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VOLUME 2:  1897

The second annual publication of The Pageant in 1897 was also its last. Announcements in The Academy and The Belfast News-Letter promoted a late-October release date. Art editor Charles Shannon wrote to Katherine Bradley and Edith Cooper (Michael Field) throughout its preparation in 1896 and in the latter half of that year he confirmed that the volume was at last “in the hands of the printers,” T. and A. Constable, who had also printed the previous volume. Even though it appears that he and literary editor Gleeson White made the deadline set by the publisher, Henry and Co, the market demands rattled Shannon. He complained that the volume had “been out of hand for some weeks and like last year we are not on speaking terms with Messrs. Henry.” Shannon complained “that like trains at Railway stations, books become due at hours specified in published lists” (Ricketts and Shannon MSS ADD 58087, 63). Shannon’s frustrations with commercial publishing are informed by his experience with the private Vale Press, which he owned and operated in collaboration with his lover, Charles Ricketts. They produced their periodical, The Dial, only as an occasional volume, and that meant it was only sent to printers and promoted after the contents and production were thought satisfactory. The publishing process imposed by Henry and Co. for the upcoming Christmas shopping season meant that The Pageant of 1897, at least for Shannon, did not have the time necessary to achieve aesthetic excellence.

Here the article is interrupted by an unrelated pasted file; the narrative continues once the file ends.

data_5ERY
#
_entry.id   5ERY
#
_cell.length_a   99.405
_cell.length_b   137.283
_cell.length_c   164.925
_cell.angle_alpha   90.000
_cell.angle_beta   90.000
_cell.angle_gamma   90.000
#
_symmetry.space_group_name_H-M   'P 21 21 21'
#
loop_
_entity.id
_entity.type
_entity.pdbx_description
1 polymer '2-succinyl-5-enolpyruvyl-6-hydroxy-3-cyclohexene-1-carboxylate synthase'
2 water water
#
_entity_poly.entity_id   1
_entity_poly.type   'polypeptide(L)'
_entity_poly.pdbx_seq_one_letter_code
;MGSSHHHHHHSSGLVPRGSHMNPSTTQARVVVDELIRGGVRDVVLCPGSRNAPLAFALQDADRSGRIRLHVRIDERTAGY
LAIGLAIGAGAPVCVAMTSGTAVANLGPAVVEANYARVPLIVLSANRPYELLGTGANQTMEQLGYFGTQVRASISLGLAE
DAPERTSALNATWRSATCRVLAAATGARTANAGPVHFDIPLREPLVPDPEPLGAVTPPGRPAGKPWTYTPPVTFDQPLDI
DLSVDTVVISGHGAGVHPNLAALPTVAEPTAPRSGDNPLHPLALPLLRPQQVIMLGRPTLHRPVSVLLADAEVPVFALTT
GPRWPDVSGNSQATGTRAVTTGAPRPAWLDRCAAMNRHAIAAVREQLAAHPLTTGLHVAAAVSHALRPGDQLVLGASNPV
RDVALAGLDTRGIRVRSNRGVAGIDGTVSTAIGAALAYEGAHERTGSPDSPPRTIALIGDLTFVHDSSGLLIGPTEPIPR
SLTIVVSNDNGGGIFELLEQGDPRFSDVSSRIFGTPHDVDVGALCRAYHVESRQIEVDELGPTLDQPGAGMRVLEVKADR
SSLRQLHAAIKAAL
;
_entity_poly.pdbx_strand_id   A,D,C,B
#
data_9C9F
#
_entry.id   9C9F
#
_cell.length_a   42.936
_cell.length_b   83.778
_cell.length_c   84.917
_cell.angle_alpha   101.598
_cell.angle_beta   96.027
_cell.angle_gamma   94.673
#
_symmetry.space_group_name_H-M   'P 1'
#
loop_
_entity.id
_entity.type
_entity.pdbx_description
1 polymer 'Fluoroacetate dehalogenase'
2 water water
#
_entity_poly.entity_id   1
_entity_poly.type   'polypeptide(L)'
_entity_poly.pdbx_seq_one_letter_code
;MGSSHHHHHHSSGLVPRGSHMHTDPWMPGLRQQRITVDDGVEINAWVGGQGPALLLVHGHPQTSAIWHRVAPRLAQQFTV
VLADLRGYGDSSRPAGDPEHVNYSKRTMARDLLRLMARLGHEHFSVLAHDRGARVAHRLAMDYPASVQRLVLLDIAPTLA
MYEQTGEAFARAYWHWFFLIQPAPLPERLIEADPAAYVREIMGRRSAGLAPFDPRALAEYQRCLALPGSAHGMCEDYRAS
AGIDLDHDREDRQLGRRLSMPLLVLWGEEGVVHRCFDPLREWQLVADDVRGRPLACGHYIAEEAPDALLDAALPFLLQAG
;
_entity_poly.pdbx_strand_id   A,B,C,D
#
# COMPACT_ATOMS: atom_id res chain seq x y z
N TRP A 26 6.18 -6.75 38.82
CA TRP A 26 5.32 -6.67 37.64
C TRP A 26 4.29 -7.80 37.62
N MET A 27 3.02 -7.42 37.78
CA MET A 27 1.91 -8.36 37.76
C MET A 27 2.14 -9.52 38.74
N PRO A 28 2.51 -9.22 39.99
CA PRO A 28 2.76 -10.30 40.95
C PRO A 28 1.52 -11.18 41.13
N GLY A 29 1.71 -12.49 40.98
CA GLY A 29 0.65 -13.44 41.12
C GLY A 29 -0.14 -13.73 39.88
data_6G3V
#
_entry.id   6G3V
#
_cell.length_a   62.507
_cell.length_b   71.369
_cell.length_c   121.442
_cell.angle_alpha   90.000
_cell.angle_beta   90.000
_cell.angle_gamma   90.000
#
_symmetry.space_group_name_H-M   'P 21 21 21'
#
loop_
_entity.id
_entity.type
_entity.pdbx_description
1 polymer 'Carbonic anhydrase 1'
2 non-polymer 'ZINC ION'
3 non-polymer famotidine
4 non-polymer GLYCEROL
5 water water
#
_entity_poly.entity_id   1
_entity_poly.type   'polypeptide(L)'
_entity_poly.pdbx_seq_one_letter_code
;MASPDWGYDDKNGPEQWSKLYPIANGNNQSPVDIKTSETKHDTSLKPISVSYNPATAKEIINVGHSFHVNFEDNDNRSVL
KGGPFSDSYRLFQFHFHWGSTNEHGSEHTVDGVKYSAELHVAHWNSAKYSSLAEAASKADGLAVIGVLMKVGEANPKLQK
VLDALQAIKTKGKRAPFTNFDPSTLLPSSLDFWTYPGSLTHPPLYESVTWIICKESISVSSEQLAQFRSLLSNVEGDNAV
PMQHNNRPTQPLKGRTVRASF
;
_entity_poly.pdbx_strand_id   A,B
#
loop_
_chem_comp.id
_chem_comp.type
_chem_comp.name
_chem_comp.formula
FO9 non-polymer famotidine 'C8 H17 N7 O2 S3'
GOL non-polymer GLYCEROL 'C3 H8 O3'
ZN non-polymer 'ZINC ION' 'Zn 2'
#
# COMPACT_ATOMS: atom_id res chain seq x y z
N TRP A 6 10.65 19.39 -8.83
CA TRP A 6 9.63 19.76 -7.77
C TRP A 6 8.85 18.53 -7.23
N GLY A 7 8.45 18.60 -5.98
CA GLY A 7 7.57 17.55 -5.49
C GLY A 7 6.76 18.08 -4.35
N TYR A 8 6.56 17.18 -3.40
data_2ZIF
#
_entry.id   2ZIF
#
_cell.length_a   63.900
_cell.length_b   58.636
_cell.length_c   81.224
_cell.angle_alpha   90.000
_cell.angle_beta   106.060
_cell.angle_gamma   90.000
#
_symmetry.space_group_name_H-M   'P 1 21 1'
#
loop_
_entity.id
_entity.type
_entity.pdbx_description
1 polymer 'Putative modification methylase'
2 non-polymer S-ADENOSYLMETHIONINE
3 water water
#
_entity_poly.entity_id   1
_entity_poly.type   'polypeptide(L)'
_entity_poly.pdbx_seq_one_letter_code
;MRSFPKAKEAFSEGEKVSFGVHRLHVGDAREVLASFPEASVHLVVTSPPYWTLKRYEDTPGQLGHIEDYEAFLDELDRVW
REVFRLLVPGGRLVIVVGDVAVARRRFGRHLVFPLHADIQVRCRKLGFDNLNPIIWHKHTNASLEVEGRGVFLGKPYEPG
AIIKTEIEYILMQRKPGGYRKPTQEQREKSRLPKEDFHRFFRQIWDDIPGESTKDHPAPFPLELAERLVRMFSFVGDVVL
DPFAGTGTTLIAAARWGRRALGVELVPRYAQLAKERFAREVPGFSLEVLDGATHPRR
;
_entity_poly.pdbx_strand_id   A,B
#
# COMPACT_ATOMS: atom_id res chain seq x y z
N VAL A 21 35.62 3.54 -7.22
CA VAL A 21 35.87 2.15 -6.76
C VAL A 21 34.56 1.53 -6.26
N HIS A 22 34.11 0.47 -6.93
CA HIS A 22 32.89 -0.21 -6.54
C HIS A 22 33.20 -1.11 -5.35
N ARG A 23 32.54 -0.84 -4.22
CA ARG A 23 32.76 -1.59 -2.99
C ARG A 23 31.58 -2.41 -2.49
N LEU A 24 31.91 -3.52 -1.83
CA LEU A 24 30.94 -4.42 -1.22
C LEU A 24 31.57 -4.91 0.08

Ricketts’s gold-impressing for the boards and Lucien Pissarro’s endpapers were identical to those found in the previous volume, but several changes did occur with The Pageant of 1897. First and most notable was that it included a paper wrapper designed by literary editor Gleeson White (see figs. 1 and 2). The decorative imagery featured red and green ink, reflecting the volume’s status as a Christmas gift book. Neither the copy text used for this digital edition, nor the editions held at the British Library and Ryerson University retain this original wrapper, which is very rare. Examples of the wrapper, however, are published online by Paul van Capelleveen on his Charles Ricketts and Charles Shannon blog (2013, 2016). With his permission, I have reproduced these images with links to two of his insightful posts on their production.

Figure 1 Spine view of dustjacket for The Pageant of 1897. Image                        courtesy Paul van Capelleveen.